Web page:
Senate Majority Leader Mitch McConnell speaks to reporters on Capitol Hill in Washington, D.C., in December, 2019. (Photo: Andrew Harnik/AP)
For the third time in American history, the House has impeached the president. Soon, it’ll be up to the Senate to decide President Donald Trump’s fate.
While the Constitution requires that a two-thirds majority — 67 senators — must vote “guilty” to remove him from office, it doesn’t elaborate how the Senate trial is actually supposed to work: from what the standard of proof is to what rules of evidence apply.
The wonky Senate impeachment rules aren’t so illuminating, either. Though they specify what certain oaths must say and when certain events must happen, they leave the substantive questions largely unanswered. In short, it all really comes down to who has 51 votes.
Both the Constitution and the Senate impeachment rules presume that a trial will occur. The Senate can’t dilly dally, either. The Senate rules say that as soon as the House appoints impeachment managers, effectively special prosecutors, the Senate must receive them “immediately” to make their case. Trump will, in turn, receive a summons to appear and the White House will appoint its own lawyers.
But just because a trial is necessary doesn’t mean it needs to be a full-blown affair with witnesses, subpoenas and the like. With just 51 votes, the Senate could pass a motion to adjourn “sine die” at any time, ending the show before it starts.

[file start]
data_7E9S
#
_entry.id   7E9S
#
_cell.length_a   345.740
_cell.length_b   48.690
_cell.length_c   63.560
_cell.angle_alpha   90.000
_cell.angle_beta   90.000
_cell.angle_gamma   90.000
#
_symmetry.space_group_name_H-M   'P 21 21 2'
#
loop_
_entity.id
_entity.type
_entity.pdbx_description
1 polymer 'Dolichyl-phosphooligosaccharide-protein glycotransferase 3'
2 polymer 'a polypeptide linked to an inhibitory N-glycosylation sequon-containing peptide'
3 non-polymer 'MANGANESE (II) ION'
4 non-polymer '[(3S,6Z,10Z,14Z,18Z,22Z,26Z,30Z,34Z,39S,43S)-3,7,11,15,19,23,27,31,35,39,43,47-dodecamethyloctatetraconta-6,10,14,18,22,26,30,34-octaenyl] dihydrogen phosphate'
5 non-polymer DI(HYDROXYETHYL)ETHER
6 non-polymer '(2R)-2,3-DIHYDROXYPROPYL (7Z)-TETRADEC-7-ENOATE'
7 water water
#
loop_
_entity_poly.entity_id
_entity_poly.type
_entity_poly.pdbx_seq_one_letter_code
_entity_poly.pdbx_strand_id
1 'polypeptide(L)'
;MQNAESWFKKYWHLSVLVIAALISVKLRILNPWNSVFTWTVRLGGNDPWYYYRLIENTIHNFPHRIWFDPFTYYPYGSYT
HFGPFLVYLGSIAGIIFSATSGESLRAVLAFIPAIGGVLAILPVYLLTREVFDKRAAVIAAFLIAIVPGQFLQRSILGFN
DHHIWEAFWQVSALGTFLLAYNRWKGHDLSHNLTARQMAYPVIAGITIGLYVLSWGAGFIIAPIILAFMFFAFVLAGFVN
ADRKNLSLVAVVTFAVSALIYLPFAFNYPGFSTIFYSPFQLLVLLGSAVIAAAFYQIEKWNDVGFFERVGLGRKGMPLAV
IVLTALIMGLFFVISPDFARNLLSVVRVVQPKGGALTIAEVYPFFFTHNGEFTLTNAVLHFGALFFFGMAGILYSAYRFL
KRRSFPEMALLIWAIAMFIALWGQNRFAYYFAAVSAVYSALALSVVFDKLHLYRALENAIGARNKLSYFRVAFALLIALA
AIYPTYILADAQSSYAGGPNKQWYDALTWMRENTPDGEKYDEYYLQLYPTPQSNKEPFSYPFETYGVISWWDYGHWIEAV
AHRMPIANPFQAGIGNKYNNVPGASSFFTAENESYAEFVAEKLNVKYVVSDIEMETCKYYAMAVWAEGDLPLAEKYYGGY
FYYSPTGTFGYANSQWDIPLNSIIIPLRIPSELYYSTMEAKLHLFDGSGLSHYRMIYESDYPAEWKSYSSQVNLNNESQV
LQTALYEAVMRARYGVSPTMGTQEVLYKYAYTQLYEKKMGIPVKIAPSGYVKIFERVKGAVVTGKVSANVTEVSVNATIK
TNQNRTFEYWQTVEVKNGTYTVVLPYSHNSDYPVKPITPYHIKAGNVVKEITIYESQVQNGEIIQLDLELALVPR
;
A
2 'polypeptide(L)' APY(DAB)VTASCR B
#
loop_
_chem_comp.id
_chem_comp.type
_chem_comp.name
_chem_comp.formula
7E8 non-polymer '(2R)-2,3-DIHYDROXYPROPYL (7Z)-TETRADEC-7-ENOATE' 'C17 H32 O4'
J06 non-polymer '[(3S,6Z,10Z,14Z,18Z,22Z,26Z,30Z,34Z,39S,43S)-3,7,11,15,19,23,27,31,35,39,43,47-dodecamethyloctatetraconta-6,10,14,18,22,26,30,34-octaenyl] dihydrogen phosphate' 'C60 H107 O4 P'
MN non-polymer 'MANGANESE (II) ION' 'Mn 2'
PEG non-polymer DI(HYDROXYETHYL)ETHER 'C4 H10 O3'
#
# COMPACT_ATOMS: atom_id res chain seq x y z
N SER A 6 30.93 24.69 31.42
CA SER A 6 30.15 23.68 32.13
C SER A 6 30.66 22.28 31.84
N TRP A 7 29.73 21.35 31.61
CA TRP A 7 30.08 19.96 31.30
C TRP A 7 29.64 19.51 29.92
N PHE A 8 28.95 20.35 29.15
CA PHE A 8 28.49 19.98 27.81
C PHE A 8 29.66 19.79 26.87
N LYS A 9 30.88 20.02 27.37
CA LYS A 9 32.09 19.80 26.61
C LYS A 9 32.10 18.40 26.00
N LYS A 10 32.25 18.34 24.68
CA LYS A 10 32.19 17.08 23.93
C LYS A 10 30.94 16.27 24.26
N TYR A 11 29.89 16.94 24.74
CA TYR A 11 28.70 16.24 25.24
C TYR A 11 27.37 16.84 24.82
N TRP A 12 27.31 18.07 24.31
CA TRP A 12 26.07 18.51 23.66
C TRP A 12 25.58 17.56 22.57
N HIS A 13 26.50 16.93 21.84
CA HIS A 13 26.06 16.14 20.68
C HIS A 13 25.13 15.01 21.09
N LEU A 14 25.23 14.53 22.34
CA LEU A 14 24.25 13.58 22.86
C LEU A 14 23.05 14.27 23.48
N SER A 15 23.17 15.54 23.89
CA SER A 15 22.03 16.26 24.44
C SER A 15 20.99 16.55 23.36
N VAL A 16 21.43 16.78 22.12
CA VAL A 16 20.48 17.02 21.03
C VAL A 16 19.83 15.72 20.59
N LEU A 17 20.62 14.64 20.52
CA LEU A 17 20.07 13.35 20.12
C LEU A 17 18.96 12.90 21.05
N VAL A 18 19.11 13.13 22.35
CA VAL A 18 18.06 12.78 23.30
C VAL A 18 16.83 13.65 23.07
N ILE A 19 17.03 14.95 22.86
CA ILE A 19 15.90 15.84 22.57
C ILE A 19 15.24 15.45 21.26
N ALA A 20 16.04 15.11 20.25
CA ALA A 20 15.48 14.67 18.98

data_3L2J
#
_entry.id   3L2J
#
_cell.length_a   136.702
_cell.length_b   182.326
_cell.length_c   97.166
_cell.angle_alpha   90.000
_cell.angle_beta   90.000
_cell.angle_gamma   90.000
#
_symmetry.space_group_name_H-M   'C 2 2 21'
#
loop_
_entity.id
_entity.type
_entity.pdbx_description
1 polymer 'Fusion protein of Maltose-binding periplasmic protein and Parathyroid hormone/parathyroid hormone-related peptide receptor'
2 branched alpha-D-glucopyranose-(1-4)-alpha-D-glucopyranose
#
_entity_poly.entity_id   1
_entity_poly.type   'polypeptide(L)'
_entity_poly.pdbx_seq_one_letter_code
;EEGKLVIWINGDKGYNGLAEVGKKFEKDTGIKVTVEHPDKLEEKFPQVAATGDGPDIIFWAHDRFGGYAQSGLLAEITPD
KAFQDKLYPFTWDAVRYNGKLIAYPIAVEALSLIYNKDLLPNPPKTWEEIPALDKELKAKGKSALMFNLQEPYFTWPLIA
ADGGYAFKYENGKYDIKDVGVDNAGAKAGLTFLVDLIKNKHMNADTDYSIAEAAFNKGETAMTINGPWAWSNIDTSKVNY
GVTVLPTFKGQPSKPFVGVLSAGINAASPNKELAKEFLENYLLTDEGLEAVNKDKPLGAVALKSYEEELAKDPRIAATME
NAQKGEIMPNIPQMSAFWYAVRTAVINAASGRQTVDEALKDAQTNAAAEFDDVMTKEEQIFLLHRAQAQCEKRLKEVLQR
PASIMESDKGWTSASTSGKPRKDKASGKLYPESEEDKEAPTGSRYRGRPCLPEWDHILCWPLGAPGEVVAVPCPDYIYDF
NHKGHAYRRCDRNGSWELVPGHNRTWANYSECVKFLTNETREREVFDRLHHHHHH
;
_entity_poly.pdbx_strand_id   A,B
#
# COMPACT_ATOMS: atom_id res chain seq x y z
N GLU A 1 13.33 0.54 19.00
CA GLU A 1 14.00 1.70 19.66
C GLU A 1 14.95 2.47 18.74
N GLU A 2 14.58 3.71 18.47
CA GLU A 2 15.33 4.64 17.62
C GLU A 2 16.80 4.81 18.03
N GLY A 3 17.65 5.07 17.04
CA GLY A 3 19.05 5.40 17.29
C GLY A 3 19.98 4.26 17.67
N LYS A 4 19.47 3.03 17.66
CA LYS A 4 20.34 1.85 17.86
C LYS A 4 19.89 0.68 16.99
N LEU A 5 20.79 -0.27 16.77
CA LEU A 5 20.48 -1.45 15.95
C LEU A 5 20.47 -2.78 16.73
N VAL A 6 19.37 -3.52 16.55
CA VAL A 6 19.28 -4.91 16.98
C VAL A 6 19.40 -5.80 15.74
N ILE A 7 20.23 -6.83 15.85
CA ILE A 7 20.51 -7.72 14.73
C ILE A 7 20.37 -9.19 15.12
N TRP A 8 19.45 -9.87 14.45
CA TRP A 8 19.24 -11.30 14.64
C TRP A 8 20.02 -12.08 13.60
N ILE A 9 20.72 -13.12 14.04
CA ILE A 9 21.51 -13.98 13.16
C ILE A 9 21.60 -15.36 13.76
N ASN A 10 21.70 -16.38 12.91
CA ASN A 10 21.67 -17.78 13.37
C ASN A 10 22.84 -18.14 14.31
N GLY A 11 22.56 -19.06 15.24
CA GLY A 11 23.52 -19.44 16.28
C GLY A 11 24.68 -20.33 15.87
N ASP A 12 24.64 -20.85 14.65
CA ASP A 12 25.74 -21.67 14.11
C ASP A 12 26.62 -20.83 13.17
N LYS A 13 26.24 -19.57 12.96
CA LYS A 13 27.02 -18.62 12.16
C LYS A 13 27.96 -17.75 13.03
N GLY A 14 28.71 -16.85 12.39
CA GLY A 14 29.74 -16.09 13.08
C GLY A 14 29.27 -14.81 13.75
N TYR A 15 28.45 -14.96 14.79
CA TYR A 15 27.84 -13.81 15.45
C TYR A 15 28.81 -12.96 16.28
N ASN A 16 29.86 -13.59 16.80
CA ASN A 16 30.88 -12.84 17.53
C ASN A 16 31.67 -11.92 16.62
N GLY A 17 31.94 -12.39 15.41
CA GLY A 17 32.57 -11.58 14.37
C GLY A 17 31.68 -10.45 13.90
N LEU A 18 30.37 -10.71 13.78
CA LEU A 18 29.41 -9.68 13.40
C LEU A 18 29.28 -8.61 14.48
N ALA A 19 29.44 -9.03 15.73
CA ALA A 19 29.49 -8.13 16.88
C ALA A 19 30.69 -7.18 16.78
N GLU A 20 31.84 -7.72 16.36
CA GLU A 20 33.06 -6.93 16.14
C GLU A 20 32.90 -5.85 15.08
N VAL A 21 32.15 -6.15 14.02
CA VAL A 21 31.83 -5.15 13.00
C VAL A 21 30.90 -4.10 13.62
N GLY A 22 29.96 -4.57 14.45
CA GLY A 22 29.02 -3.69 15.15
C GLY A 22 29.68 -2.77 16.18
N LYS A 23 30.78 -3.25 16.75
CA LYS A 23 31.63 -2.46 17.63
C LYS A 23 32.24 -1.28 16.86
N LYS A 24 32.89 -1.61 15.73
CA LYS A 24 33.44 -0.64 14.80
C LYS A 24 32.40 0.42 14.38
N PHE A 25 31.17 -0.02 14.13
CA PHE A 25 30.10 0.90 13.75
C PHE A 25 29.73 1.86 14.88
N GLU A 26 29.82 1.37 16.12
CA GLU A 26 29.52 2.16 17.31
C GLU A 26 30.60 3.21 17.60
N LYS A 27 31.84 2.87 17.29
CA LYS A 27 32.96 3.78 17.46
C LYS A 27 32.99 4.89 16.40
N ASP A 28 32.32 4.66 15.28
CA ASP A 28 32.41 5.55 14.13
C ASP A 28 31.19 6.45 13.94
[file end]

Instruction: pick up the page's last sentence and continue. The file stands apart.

House Speaker Nancy Pelosi is well aware of this possibility and has indicated that she’d hold off sending the articles to the Senate until she believes they’ll establish procedures to ensure a fair hearing.
The role of Chief Justice John Roberts
Where the president is impeached, the Constitution requires that the chief justice of the Supreme Court preside. After administering a special oath to do “impartial justice” to the senators, he’s tasked with directing “all the forms of proceedings.” Contrary to common parlance, he isn’t actually the judge. However, he can rule on any evidentiary or incidental questions that arise.
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Should the chief justice decide that he wants to rule on a particular question, his ruling would stand as the judgment of the Senate unless a senator sought a vote on the question — in which case the question would be submitted to the Senate for a vote. The Senate could, in short, overrule him. Should the chief justice not want to rule on an evidentiary question — perhaps because it’s too political in nature — he could also submit it to a vote right away.
Chief Justice John Roberts (Photo: Rogelio V. Solis/AP)
During President Andrew Johnson’s trial, Chief Justice Salmon Chase frequently ruled on motions and broke ties. Chief Justice William Rehnquist, by contrast, took a more laissez-faire approach, reportedly playing cards during the Senate breaks of President Bill Clinton’s trial. Whether Chief Justice John Roberts will actively rule on motions is anyone’s guess, but he’ll shape the tenor of the trial either way.
Senators have rule-setting powers